Blyth Tait Calls Time on Second Eventing Career
Former Olympic and world champion New Zealander Blyth Tait has retired from eventing for a second time, aged 58, Britain’s Horse & Hound magazine reports.
Tait had had his eye on a fifth Olympic Games in Tokyo but announced he was calling time on his stellar career, at the Land Rover Horse of the Year Show in New Zealand, where he has been competing in showjumping classes, on 11 March.
“The likelihood of me competing again overseas is unlikely,” Blyth said.
“I’m very happy to hand over the reins to the younger ones coming through and I support them fully. There is a bright future and still some serious young talent out there.”
Blyth’s major achievements include team and individual gold at the 1990 World Equestrian Games on Messiah, and individual gold at the 1996 Atlanta Olympics on the then-eight-year-old Ready Teddy, with whom he also won a second individual world title, and was on the gold medal-winning team, two years later. He was on the bronze medal-winning team in Atlanta, where there were two separate eventing competitions, on Chesterfield.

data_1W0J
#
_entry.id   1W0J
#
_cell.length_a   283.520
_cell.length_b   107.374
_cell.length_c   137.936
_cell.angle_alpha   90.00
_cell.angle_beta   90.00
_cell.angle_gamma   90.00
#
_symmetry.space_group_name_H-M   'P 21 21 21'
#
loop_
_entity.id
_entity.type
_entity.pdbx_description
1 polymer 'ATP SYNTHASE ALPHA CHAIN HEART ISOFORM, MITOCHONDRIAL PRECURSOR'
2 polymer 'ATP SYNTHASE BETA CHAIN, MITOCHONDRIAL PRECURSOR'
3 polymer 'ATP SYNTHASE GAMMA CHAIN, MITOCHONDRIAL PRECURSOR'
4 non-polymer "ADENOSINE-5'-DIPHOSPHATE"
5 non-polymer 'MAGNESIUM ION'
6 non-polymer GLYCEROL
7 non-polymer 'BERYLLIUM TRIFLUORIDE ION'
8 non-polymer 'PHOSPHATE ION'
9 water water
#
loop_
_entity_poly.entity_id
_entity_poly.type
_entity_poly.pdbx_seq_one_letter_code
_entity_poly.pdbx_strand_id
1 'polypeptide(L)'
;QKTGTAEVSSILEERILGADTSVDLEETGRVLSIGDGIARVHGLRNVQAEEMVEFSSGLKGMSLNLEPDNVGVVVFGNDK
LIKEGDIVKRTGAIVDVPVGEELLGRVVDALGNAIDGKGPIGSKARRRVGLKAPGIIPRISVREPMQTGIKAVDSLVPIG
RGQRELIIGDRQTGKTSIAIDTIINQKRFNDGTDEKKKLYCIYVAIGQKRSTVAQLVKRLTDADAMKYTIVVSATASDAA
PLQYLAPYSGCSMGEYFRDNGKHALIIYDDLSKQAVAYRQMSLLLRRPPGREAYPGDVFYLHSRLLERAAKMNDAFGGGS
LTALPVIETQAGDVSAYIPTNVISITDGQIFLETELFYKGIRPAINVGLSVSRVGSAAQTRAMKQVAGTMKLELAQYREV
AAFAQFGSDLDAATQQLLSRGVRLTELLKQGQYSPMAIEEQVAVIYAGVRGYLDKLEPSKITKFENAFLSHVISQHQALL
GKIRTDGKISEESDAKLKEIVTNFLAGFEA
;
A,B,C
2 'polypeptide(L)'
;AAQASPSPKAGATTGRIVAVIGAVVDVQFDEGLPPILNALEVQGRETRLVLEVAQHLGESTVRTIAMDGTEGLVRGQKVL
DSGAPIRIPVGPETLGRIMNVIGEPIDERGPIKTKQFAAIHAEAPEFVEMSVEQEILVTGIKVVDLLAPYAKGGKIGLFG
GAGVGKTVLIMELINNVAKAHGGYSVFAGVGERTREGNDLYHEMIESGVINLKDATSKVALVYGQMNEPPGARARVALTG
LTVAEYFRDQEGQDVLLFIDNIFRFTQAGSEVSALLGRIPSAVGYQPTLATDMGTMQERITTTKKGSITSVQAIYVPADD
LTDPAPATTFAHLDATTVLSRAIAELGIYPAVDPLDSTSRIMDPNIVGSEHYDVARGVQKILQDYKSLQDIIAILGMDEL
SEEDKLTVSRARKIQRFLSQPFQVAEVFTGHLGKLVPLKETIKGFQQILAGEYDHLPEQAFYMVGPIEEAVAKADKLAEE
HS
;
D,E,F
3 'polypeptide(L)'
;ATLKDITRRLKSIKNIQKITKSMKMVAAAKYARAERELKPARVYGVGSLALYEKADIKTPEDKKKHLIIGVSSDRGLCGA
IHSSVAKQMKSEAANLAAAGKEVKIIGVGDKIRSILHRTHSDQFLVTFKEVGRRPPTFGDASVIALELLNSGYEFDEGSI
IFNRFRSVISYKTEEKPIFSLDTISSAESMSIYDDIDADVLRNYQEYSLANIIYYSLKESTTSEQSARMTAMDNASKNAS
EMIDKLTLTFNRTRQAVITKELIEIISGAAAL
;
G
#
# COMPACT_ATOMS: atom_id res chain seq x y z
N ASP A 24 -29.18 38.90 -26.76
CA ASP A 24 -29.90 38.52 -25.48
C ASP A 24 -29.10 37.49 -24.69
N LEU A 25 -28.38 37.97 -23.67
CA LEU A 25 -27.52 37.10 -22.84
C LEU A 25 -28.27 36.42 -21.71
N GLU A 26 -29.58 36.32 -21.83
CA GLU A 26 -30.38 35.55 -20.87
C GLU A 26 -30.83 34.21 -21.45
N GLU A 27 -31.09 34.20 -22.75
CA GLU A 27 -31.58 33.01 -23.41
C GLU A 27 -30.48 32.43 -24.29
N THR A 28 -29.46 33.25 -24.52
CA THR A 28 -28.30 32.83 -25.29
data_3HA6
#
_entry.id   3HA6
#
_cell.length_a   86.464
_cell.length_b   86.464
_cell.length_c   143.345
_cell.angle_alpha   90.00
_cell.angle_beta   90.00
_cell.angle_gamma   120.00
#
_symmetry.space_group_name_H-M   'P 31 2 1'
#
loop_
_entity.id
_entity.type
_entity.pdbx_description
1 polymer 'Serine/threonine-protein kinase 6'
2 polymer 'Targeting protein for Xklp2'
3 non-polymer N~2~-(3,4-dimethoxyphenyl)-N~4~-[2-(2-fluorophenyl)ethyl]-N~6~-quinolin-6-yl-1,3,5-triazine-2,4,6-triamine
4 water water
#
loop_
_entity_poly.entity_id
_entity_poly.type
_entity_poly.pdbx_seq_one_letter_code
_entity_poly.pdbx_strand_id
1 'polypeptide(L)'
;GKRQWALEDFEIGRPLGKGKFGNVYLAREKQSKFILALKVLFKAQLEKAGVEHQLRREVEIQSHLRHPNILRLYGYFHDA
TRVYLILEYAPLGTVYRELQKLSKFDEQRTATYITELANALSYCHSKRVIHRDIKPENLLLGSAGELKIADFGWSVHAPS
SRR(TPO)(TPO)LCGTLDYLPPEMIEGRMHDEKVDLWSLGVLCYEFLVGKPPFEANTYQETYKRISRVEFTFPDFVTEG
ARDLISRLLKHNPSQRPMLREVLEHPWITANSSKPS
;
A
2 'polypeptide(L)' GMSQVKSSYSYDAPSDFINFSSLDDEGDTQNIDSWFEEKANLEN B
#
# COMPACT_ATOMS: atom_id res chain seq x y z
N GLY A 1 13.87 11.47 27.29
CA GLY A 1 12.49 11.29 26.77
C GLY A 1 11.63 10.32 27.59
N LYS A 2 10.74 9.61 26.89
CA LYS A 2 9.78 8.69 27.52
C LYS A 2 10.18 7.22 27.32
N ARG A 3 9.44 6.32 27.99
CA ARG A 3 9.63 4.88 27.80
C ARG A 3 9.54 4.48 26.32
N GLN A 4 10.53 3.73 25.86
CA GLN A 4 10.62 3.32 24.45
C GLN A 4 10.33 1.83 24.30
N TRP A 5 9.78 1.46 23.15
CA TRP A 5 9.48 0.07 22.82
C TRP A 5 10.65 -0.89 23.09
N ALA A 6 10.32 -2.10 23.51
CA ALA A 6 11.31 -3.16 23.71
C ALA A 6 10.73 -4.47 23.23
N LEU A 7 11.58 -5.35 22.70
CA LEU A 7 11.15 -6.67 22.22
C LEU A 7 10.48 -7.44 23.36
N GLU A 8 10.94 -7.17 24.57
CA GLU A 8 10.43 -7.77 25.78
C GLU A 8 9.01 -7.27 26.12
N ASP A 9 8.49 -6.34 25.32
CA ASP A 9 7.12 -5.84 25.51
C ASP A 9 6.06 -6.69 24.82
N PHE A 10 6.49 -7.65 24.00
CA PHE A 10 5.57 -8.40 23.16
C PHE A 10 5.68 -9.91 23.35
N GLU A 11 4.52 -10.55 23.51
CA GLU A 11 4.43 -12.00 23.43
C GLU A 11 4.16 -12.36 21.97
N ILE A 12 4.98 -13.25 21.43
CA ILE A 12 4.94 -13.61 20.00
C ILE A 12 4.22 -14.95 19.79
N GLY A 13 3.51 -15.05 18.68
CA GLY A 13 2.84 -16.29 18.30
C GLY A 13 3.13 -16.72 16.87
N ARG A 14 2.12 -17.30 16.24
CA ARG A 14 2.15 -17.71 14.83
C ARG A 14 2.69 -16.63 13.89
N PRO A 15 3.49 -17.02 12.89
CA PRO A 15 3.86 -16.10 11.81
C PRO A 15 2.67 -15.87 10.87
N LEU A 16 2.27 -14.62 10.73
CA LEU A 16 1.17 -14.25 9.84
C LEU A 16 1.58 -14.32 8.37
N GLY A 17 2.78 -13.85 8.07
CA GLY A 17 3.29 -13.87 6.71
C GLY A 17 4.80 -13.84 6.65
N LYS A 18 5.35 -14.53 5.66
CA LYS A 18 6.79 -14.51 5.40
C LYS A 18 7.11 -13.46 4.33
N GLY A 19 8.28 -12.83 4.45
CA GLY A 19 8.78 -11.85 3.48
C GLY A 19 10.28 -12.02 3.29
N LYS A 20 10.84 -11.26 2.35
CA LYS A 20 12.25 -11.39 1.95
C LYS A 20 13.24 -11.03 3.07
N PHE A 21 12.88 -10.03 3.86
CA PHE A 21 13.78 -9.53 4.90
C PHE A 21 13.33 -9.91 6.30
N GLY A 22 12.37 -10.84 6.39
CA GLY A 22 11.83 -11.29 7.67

He was on the silver medal-winning team at the 1992 Barcelona Olympics on Messiah, also taking individual bronze. He won Burghley Horse Trials in 1998 on Chesterfield, and in 2001 on Ready Teddy.
“I’m not really one to reflect much on what’s been, I like to keep moving forward,” Blyth said.
Blyth, one of only four New Zealanders to have won at least four Olympic medals, retired after the 2004 Games, serving as a coach and team manager for the New Zealand eventing team at the 2006 World Championships and 2008 Olympics, but returned to the sport in 2011.
He said he remembers a number of highlights, such as winning his two world championships, but added: “The Olympic gold medal – that’s the pinnacle. Representing New Zealand on a bigger scale would have to be my biggest achievement.
Original article by Eleanor Jones, Horse & Hound, March 12, 2020.